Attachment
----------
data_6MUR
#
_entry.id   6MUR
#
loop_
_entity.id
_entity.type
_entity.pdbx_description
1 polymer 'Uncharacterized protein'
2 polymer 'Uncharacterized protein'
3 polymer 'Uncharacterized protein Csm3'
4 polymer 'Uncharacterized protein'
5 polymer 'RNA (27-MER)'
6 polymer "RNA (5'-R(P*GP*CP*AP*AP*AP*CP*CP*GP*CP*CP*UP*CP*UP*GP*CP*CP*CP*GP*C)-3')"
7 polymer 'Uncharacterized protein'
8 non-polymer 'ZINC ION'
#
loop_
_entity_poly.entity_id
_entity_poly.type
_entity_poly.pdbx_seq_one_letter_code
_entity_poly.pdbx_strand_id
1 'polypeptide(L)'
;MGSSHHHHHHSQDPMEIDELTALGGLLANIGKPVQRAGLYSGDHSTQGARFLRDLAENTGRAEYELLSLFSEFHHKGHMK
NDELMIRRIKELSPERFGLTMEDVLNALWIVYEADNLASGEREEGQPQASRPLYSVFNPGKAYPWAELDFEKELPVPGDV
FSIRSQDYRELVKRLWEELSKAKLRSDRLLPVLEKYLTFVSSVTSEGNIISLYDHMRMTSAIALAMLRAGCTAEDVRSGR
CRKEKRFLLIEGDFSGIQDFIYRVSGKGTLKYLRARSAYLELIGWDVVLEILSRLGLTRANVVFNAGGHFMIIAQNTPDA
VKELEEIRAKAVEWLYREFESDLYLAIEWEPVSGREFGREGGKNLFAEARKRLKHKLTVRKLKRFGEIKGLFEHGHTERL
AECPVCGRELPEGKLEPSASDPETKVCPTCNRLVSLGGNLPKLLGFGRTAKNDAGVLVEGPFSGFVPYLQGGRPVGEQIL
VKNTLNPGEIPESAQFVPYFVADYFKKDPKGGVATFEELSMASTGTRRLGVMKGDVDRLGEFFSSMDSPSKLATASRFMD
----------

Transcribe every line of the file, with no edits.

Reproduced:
data_6MUR
#
_entry.id   6MUR
#
loop_
_entity.id
_entity.type
_entity.pdbx_description
1 polymer 'Uncharacterized protein'
2 polymer 'Uncharacterized protein'
3 polymer 'Uncharacterized protein Csm3'
4 polymer 'Uncharacterized protein'
5 polymer 'RNA (27-MER)'
6 polymer "RNA (5'-R(P*GP*CP*AP*AP*AP*CP*CP*GP*CP*CP*UP*CP*UP*GP*CP*CP*CP*GP*C)-3')"
7 polymer 'Uncharacterized protein'
8 non-polymer 'ZINC ION'
#
loop_
_entity_poly.entity_id
_entity_poly.type
_entity_poly.pdbx_seq_one_letter_code
_entity_poly.pdbx_strand_id
1 'polypeptide(L)'
;MGSSHHHHHHSQDPMEIDELTALGGLLANIGKPVQRAGLYSGDHSTQGARFLRDLAENTGRAEYELLSLFSEFHHKGHMK
NDELMIRRIKELSPERFGLTMEDVLNALWIVYEADNLASGEREEGQPQASRPLYSVFNPGKAYPWAELDFEKELPVPGDV
FSIRSQDYRELVKRLWEELSKAKLRSDRLLPVLEKYLTFVSSVTSEGNIISLYDHMRMTSAIALAMLRAGCTAEDVRSGR
CRKEKRFLLIEGDFSGIQDFIYRVSGKGTLKYLRARSAYLELIGWDVVLEILSRLGLTRANVVFNAGGHFMIIAQNTPDA
VKELEEIRAKAVEWLYREFESDLYLAIEWEPVSGREFGREGGKNLFAEARKRLKHKLTVRKLKRFGEIKGLFEHGHTERL
AECPVCGRELPEGKLEPSASDPETKVCPTCNRLVSLGGNLPKLLGFGRTAKNDAGVLVEGPFSGFVPYLQGGRPVGEQIL
VKNTLNPGEIPESAQFVPYFVADYFKKDPKGGVATFEELSMASTGTRRLGVMKGDVDRLGEFFSSMDSPSKLATASRFMD